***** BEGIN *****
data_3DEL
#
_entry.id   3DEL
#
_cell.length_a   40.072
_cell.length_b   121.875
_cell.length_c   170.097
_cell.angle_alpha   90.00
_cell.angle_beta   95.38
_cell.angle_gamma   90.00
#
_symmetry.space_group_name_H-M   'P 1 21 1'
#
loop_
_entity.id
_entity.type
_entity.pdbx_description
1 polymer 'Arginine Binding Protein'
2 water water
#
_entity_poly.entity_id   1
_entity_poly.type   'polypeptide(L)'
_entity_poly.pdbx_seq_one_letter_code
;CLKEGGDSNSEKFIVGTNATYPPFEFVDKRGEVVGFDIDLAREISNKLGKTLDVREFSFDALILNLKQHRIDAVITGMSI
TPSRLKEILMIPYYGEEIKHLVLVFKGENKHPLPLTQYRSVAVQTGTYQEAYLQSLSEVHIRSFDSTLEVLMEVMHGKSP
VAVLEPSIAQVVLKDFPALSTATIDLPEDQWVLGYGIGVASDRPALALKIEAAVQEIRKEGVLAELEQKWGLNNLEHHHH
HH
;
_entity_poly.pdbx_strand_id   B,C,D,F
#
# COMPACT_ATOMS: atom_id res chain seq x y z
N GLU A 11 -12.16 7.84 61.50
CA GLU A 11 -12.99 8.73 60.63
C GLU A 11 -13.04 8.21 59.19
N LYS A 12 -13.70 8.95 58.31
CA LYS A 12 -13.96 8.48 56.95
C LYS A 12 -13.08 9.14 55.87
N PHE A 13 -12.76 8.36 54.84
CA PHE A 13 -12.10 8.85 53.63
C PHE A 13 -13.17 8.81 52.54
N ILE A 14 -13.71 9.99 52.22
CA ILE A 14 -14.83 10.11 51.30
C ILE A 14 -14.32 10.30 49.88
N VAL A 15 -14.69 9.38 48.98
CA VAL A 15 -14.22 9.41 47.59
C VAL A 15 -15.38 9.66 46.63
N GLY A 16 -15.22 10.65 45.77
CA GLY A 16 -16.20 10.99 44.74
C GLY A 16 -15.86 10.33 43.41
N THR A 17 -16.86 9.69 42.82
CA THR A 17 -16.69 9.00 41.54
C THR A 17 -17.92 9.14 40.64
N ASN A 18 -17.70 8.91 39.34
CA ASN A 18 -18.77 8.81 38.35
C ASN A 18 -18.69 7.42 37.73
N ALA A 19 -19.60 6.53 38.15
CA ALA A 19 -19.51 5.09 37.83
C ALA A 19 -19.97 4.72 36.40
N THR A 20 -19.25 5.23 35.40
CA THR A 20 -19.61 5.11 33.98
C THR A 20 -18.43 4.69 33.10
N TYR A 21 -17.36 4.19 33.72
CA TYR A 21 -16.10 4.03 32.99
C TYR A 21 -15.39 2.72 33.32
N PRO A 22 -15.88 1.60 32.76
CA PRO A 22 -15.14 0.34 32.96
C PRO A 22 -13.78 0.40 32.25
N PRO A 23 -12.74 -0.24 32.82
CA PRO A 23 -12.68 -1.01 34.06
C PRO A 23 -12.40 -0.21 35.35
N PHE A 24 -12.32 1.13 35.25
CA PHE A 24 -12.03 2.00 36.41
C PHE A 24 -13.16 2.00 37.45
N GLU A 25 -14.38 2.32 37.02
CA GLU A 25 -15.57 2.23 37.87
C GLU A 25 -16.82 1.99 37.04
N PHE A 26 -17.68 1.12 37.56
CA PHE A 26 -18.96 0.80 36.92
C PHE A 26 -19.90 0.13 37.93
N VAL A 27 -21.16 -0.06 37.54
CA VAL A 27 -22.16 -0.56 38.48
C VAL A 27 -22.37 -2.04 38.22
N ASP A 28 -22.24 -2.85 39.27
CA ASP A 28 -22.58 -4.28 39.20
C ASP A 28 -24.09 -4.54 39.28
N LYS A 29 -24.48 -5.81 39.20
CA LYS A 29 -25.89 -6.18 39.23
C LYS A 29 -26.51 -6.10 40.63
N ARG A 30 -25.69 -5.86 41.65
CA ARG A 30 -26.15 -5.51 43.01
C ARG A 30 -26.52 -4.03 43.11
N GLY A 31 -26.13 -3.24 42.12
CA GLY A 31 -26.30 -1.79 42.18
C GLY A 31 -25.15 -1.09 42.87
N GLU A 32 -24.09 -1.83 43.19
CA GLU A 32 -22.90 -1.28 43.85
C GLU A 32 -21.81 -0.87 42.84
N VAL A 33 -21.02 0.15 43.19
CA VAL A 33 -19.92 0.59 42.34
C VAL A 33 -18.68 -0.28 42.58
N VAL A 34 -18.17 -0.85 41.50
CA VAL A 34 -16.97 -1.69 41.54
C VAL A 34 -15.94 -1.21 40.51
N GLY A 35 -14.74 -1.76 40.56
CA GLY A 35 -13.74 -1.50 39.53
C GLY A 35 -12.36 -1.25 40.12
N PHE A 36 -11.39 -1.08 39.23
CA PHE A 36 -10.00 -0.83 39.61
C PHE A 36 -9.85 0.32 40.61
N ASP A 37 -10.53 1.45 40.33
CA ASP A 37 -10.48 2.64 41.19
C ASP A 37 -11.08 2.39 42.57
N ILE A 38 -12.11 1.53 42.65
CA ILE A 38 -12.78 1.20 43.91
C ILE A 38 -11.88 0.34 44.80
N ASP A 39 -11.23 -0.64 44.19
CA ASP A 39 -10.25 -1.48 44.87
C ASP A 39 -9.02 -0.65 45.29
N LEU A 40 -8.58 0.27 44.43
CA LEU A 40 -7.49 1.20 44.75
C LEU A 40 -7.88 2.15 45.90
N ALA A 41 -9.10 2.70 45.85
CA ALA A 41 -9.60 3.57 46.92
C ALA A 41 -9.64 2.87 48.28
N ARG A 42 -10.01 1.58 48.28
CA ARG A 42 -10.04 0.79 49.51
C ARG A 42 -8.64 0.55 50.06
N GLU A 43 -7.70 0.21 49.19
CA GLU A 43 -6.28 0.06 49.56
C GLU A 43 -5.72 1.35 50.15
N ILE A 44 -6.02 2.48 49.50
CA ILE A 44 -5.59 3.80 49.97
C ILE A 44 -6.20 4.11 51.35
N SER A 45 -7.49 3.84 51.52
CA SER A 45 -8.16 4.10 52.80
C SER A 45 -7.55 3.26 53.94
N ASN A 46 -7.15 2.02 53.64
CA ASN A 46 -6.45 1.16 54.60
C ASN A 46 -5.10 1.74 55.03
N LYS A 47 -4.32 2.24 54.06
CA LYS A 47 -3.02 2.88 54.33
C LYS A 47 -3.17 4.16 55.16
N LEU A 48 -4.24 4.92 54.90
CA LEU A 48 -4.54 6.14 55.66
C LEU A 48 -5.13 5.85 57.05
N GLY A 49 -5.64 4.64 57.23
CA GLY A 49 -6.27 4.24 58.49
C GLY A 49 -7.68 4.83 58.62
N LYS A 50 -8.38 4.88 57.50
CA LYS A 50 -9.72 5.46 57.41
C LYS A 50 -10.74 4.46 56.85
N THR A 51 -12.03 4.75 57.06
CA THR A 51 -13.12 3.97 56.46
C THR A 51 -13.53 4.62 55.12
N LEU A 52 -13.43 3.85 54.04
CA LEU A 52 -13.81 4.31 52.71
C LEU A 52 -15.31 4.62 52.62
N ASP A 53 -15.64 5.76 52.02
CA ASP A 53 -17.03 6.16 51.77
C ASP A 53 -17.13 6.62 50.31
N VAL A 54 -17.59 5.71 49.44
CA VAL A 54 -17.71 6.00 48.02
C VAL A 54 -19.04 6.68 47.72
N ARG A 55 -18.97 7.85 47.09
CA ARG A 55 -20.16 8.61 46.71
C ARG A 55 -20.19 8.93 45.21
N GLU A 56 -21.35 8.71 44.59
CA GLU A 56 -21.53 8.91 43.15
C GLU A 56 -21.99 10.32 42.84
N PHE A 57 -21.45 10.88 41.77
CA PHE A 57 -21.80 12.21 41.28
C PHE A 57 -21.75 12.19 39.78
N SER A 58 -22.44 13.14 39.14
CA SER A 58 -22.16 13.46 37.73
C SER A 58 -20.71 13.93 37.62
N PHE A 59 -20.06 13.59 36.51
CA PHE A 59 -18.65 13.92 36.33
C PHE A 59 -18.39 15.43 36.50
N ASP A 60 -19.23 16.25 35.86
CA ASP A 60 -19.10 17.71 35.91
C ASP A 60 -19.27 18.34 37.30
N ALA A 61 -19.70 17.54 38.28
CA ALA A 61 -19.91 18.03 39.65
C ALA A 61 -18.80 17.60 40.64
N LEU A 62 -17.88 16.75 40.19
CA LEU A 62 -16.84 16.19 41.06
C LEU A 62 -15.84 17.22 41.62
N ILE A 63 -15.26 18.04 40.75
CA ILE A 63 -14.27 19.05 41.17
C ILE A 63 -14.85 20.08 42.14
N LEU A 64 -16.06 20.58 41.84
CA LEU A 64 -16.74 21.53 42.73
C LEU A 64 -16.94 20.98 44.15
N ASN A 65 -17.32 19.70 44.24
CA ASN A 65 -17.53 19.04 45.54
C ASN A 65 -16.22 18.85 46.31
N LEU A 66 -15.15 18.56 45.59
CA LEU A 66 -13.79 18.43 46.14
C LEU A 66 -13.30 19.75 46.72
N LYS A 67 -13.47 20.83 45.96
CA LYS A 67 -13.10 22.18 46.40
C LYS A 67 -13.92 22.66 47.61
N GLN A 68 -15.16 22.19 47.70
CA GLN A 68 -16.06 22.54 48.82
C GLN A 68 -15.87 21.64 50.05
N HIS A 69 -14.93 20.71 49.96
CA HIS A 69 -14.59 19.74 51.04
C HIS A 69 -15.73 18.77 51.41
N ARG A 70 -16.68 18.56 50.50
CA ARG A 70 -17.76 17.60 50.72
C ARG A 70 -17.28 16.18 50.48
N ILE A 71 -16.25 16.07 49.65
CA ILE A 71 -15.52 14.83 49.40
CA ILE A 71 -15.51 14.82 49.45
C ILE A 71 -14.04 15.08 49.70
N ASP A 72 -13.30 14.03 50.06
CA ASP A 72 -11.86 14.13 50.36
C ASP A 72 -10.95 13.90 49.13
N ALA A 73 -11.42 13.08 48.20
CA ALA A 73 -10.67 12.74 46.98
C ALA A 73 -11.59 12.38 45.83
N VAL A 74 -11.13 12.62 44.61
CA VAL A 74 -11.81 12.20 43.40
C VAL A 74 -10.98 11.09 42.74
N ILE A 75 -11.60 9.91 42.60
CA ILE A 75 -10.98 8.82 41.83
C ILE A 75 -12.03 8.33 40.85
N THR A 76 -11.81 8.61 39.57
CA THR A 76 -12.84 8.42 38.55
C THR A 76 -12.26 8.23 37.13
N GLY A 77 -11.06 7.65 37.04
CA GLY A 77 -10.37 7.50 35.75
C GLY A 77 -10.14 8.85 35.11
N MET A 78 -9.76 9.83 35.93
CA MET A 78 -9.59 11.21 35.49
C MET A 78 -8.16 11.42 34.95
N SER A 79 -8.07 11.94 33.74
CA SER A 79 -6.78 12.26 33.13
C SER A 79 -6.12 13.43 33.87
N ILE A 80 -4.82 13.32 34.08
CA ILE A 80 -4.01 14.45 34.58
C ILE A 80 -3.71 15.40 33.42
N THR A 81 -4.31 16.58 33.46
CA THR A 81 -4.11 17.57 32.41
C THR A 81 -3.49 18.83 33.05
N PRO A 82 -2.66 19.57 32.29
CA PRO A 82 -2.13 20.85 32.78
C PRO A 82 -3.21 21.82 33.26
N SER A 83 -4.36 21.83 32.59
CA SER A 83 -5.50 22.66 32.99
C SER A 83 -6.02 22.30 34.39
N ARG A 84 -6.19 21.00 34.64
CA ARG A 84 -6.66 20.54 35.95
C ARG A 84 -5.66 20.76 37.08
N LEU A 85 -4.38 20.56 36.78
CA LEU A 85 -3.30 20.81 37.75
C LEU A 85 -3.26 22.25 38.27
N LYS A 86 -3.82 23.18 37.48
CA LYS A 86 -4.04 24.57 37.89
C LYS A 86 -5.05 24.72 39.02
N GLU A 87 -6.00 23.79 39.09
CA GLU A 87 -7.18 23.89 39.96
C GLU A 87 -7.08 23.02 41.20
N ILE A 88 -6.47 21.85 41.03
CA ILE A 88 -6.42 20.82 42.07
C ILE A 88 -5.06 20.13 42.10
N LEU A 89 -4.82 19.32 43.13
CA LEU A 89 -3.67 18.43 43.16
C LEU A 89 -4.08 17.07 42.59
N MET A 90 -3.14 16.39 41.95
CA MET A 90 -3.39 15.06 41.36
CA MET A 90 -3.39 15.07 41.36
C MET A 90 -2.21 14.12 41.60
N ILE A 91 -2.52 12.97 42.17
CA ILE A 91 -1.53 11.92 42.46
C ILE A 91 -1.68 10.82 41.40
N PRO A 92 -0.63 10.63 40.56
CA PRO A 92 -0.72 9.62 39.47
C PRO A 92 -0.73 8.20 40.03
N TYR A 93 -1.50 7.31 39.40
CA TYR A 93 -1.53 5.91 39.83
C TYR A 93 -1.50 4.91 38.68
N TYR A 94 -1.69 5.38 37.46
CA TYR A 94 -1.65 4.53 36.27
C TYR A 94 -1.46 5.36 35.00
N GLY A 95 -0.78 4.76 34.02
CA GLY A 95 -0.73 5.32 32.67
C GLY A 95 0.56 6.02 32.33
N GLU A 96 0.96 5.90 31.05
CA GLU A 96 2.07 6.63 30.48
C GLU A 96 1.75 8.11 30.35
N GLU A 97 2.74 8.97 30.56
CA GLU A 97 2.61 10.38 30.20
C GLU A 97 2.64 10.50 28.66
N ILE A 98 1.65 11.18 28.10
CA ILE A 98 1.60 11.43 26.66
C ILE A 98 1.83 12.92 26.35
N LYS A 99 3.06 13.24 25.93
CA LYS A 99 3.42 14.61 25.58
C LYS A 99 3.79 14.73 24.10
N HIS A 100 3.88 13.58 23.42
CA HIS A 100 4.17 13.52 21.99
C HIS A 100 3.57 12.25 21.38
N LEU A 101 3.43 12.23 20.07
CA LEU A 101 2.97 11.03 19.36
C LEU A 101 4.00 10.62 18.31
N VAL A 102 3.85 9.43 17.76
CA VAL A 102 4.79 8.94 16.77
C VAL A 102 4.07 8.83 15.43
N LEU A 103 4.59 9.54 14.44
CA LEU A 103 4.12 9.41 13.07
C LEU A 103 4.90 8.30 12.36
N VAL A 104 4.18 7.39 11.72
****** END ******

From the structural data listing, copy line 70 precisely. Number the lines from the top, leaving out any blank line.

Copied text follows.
C PRO A 23 -12.40 -0.21 35.35